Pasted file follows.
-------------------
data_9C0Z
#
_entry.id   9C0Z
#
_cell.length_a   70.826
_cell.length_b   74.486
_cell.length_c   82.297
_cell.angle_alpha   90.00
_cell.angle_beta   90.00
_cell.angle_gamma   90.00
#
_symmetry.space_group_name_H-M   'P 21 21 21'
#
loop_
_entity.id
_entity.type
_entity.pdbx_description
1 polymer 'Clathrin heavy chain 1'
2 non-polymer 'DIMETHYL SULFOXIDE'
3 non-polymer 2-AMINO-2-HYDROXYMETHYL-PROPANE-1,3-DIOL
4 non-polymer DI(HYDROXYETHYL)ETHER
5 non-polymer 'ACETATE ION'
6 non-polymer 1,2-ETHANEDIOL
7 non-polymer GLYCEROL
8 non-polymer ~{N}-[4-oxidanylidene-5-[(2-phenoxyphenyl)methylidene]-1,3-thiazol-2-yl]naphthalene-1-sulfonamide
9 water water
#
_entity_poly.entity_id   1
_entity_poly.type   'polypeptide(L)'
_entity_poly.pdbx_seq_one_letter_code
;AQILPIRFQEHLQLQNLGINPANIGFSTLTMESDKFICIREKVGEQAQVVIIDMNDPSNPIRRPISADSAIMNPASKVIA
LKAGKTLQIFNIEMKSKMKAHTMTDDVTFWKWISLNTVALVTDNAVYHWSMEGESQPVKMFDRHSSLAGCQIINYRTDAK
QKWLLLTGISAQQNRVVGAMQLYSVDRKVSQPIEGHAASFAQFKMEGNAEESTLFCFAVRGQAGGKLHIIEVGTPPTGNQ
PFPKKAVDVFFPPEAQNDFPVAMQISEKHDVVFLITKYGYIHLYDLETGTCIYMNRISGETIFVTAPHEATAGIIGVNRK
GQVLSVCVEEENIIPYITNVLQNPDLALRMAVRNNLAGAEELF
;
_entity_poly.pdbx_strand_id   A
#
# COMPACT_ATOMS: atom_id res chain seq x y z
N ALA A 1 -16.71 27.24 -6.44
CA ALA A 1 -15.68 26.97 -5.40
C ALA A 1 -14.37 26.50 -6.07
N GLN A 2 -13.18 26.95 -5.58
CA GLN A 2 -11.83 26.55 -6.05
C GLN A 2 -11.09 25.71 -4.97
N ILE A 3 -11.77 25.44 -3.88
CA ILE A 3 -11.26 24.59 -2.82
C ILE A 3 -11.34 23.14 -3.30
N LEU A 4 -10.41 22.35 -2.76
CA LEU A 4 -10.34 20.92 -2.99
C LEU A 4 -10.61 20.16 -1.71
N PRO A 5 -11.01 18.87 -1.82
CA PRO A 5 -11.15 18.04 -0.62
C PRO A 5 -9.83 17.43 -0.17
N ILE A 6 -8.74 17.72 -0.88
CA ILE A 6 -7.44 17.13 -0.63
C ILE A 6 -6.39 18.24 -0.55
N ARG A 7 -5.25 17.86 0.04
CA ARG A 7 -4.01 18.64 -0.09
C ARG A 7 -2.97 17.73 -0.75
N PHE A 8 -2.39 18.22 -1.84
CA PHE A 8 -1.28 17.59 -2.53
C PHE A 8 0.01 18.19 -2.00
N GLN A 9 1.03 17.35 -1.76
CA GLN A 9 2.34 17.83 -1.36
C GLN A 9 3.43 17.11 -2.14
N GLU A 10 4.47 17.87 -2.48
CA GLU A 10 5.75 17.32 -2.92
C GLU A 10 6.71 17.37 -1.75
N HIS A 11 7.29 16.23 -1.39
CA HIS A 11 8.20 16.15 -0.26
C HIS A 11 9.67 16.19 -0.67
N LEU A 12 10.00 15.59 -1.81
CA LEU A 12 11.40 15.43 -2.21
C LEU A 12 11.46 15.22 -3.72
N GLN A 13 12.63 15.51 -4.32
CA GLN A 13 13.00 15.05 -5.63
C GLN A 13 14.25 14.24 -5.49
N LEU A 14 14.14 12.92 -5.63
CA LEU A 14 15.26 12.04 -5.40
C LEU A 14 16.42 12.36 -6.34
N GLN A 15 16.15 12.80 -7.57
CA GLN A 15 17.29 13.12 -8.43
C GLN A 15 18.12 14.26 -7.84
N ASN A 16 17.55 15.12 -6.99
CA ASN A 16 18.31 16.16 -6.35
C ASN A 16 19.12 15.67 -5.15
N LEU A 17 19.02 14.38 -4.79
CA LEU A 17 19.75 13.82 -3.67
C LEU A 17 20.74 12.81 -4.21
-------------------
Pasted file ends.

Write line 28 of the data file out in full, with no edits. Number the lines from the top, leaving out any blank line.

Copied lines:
_entity_poly.entity_id   1